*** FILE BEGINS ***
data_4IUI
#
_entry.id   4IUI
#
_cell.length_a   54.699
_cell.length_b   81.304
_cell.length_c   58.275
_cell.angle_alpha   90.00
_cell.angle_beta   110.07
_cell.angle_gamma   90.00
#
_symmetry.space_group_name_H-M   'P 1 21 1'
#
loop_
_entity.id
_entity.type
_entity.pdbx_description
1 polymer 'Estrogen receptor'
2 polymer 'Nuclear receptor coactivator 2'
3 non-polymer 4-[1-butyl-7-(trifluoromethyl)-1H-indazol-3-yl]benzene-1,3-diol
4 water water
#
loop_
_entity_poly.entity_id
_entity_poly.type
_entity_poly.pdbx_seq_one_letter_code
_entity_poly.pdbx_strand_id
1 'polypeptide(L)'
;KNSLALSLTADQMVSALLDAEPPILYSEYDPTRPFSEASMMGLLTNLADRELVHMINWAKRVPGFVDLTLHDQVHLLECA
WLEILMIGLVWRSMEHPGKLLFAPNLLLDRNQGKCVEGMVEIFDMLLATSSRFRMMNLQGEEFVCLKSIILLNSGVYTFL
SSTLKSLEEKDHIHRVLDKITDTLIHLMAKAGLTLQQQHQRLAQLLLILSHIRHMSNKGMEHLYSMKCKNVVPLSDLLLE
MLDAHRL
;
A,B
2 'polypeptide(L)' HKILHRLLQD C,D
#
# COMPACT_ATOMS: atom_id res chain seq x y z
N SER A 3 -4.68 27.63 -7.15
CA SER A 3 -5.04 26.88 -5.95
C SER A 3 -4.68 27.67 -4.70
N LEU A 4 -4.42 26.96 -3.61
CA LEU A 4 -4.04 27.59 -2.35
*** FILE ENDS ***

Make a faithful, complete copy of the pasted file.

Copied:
data_4IUI
#
_entry.id   4IUI
#
_cell.length_a   54.699
_cell.length_b   81.304
_cell.length_c   58.275
_cell.angle_alpha   90.00
_cell.angle_beta   110.07
_cell.angle_gamma   90.00
#
_symmetry.space_group_name_H-M   'P 1 21 1'
#
loop_
_entity.id
_entity.type
_entity.pdbx_description
1 polymer 'Estrogen receptor'
2 polymer 'Nuclear receptor coactivator 2'
3 non-polymer 4-[1-butyl-7-(trifluoromethyl)-1H-indazol-3-yl]benzene-1,3-diol
4 water water
#
loop_
_entity_poly.entity_id
_entity_poly.type
_entity_poly.pdbx_seq_one_letter_code
_entity_poly.pdbx_strand_id
1 'polypeptide(L)'
;KNSLALSLTADQMVSALLDAEPPILYSEYDPTRPFSEASMMGLLTNLADRELVHMINWAKRVPGFVDLTLHDQVHLLECA
WLEILMIGLVWRSMEHPGKLLFAPNLLLDRNQGKCVEGMVEIFDMLLATSSRFRMMNLQGEEFVCLKSIILLNSGVYTFL
SSTLKSLEEKDHIHRVLDKITDTLIHLMAKAGLTLQQQHQRLAQLLLILSHIRHMSNKGMEHLYSMKCKNVVPLSDLLLE
MLDAHRL
;
A,B
2 'polypeptide(L)' HKILHRLLQD C,D
#
# COMPACT_ATOMS: atom_id res chain seq x y z
N SER A 3 -4.68 27.63 -7.15
CA SER A 3 -5.04 26.88 -5.95
C SER A 3 -4.68 27.67 -4.70
N LEU A 4 -4.42 26.96 -3.61
CA LEU A 4 -4.04 27.59 -2.35